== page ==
Lead Investigators

Duane Bajema, Dordt College

Project ID



The Leopold grant supported a need in northwest Iowa and neighboring states. Beekeeping and pollinator habitat now have presence in the region that did not exist three years ago. A positive outcome of this project is the observed encouragement of beginning beekeepers of one another, social interaction for a common cause, and seeing that they do is making a positive difference in their community.

Key Question

Will local field days and technical assistance help continued development of beginning bee keepers in northwest Iowa and neighboring states?


Beginner beekeeping courses served over 130 people from the Tri-State Region of Iowa, Minnesota, and South Dakota, with people coming from an approximate fifty-mile radius. Over seventy of the course participants have started keeping honeybees and have become involved in the general promotion of beekeeping and pollinator-friendly crops. Approximately one hundred fifty to one hundred seventy-five new bee colonies have been introduced into the region because of the educational efforts. Access to technical help was limited, prior to this grant project, since most of the beekeepers were part-time and needed help on weekends and evenings due to work schedules. The challenges encountered by the technicians as they visited with various bee keepers on-site helped determine the content provided at the two field days. The technicians also facilitated the continued development of a local beekeeping club, the Siouxland Beekeepers. Their monthly meetings occur at the Iowa State University Extension Office in Orange City with generally 35 - 65 people in attendance at each meeting, the majority of whom have taken a beginning beekeeper course.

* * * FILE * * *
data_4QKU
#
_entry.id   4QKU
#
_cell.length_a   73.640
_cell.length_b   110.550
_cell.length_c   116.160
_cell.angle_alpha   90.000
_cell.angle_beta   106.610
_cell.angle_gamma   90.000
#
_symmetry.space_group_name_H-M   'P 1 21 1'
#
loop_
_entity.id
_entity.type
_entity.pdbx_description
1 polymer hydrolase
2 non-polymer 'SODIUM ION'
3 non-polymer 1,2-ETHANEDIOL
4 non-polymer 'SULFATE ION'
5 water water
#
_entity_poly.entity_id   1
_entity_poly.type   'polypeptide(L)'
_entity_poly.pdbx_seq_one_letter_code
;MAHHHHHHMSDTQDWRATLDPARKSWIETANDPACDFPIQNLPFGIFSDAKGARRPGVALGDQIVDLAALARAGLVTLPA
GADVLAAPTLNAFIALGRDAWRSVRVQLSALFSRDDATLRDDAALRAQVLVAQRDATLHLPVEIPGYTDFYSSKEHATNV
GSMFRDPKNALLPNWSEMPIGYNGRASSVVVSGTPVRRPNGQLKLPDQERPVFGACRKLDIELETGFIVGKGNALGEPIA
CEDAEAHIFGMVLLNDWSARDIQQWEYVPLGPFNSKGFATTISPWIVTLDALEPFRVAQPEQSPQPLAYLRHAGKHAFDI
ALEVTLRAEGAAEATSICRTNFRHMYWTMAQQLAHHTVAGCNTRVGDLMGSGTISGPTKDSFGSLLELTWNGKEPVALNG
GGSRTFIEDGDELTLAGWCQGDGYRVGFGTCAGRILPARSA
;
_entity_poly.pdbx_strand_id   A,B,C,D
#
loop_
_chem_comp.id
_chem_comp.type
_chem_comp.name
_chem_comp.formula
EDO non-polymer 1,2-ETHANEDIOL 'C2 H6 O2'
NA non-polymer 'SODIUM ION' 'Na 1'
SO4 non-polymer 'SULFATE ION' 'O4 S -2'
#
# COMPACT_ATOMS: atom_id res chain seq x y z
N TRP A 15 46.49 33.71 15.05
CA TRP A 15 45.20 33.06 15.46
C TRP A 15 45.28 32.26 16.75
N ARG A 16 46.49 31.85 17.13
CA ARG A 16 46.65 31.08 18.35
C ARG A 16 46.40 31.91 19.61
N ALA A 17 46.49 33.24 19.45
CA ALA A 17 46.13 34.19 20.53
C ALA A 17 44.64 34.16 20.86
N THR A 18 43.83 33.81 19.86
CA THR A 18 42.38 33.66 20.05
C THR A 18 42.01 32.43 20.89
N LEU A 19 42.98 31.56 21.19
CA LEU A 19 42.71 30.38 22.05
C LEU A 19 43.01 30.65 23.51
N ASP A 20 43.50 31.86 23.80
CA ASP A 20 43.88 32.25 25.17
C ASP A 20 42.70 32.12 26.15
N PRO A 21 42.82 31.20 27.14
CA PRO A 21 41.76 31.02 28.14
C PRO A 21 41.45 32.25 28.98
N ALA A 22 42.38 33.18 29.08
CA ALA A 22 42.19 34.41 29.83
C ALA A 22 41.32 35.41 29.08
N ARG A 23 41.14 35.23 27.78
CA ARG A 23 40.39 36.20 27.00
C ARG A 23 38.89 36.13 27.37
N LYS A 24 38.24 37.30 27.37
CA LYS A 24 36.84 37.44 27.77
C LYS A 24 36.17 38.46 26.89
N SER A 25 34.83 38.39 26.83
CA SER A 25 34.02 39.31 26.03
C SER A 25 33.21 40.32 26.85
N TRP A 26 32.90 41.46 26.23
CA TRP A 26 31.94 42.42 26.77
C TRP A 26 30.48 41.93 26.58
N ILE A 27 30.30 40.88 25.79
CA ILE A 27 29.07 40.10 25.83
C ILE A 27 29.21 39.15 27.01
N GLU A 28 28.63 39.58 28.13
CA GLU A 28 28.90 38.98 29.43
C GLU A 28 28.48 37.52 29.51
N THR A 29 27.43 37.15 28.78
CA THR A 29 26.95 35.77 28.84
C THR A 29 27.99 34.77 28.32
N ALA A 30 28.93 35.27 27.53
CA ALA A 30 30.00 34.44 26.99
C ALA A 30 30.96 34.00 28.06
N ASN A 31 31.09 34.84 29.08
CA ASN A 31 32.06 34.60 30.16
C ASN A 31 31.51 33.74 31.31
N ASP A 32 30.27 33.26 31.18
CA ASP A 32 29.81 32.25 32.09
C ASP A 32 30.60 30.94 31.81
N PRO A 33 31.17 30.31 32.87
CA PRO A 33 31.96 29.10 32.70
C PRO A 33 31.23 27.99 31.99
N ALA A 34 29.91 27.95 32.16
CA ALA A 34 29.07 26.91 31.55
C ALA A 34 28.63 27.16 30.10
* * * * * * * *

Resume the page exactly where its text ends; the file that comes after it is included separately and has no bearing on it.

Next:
Principal Investigator(s)

Duane Bajema, PhD.

Year of Grant Completion